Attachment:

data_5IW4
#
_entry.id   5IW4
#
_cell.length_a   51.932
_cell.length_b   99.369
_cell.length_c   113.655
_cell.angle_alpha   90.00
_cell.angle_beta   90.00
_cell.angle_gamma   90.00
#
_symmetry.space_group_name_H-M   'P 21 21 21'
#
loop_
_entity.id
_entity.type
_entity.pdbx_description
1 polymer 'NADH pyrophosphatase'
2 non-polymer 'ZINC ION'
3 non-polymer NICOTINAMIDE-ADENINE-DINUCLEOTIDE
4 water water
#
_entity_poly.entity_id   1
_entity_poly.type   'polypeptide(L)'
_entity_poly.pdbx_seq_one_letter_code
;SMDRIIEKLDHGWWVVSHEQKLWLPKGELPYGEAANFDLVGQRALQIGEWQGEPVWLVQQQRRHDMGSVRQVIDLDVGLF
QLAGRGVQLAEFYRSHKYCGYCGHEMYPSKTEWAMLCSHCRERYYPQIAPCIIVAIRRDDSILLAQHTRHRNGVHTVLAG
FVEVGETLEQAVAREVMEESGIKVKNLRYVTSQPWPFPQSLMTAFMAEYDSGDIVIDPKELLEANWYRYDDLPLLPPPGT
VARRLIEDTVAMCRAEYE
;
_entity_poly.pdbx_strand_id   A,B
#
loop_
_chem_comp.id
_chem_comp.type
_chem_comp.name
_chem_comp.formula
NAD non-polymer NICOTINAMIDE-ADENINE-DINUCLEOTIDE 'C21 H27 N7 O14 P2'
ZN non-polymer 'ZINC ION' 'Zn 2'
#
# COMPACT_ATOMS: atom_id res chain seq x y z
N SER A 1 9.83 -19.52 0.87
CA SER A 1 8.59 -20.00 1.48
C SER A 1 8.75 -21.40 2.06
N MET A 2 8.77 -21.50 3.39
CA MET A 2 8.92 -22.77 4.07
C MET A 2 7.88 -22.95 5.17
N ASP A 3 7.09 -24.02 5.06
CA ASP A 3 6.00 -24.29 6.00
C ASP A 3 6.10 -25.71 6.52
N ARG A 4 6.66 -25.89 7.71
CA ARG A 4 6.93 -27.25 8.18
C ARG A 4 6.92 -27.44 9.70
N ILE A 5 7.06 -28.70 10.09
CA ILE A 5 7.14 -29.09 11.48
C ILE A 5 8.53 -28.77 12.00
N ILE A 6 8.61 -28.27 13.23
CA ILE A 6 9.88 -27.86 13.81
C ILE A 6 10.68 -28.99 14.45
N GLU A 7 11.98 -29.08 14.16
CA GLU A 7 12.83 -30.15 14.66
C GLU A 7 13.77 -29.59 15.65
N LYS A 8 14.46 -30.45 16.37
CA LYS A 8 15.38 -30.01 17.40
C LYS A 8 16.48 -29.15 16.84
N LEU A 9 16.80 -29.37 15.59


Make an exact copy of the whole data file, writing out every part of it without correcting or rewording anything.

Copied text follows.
data_5IW4
#
_entry.id   5IW4
#
_cell.length_a   51.932
_cell.length_b   99.369
_cell.length_c   113.655
_cell.angle_alpha   90.00
_cell.angle_beta   90.00
_cell.angle_gamma   90.00
#
_symmetry.space_group_name_H-M   'P 21 21 21'
#
loop_
_entity.id
_entity.type
_entity.pdbx_description
1 polymer 'NADH pyrophosphatase'
2 non-polymer 'ZINC ION'
3 non-polymer NICOTINAMIDE-ADENINE-DINUCLEOTIDE
4 water water
#
_entity_poly.entity_id   1
_entity_poly.type   'polypeptide(L)'
_entity_poly.pdbx_seq_one_letter_code
;SMDRIIEKLDHGWWVVSHEQKLWLPKGELPYGEAANFDLVGQRALQIGEWQGEPVWLVQQQRRHDMGSVRQVIDLDVGLF
QLAGRGVQLAEFYRSHKYCGYCGHEMYPSKTEWAMLCSHCRERYYPQIAPCIIVAIRRDDSILLAQHTRHRNGVHTVLAG
FVEVGETLEQAVAREVMEESGIKVKNLRYVTSQPWPFPQSLMTAFMAEYDSGDIVIDPKELLEANWYRYDDLPLLPPPGT
VARRLIEDTVAMCRAEYE
;
_entity_poly.pdbx_strand_id   A,B
#
loop_
_chem_comp.id
_chem_comp.type
_chem_comp.name
_chem_comp.formula
NAD non-polymer NICOTINAMIDE-ADENINE-DINUCLEOTIDE 'C21 H27 N7 O14 P2'
ZN non-polymer 'ZINC ION' 'Zn 2'
#
# COMPACT_ATOMS: atom_id res chain seq x y z
N SER A 1 9.83 -19.52 0.87
CA SER A 1 8.59 -20.00 1.48
C SER A 1 8.75 -21.40 2.06
N MET A 2 8.77 -21.50 3.39
CA MET A 2 8.92 -22.77 4.07
C MET A 2 7.88 -22.95 5.17
N ASP A 3 7.09 -24.02 5.06
CA ASP A 3 6.00 -24.29 6.00
C ASP A 3 6.10 -25.71 6.52
N ARG A 4 6.66 -25.89 7.71
CA ARG A 4 6.93 -27.25 8.18
C ARG A 4 6.92 -27.44 9.70
N ILE A 5 7.06 -28.70 10.09
CA ILE A 5 7.14 -29.09 11.48
C ILE A 5 8.53 -28.77 12.00
N ILE A 6 8.61 -28.27 13.23
CA ILE A 6 9.88 -27.86 13.81
C ILE A 6 10.68 -28.99 14.45
N GLU A 7 11.98 -29.08 14.16
CA GLU A 7 12.83 -30.15 14.66
C GLU A 7 13.77 -29.59 15.65
N LYS A 8 14.46 -30.45 16.37
CA LYS A 8 15.38 -30.01 17.40
C LYS A 8 16.48 -29.15 16.84
N LEU A 9 16.80 -29.37 15.59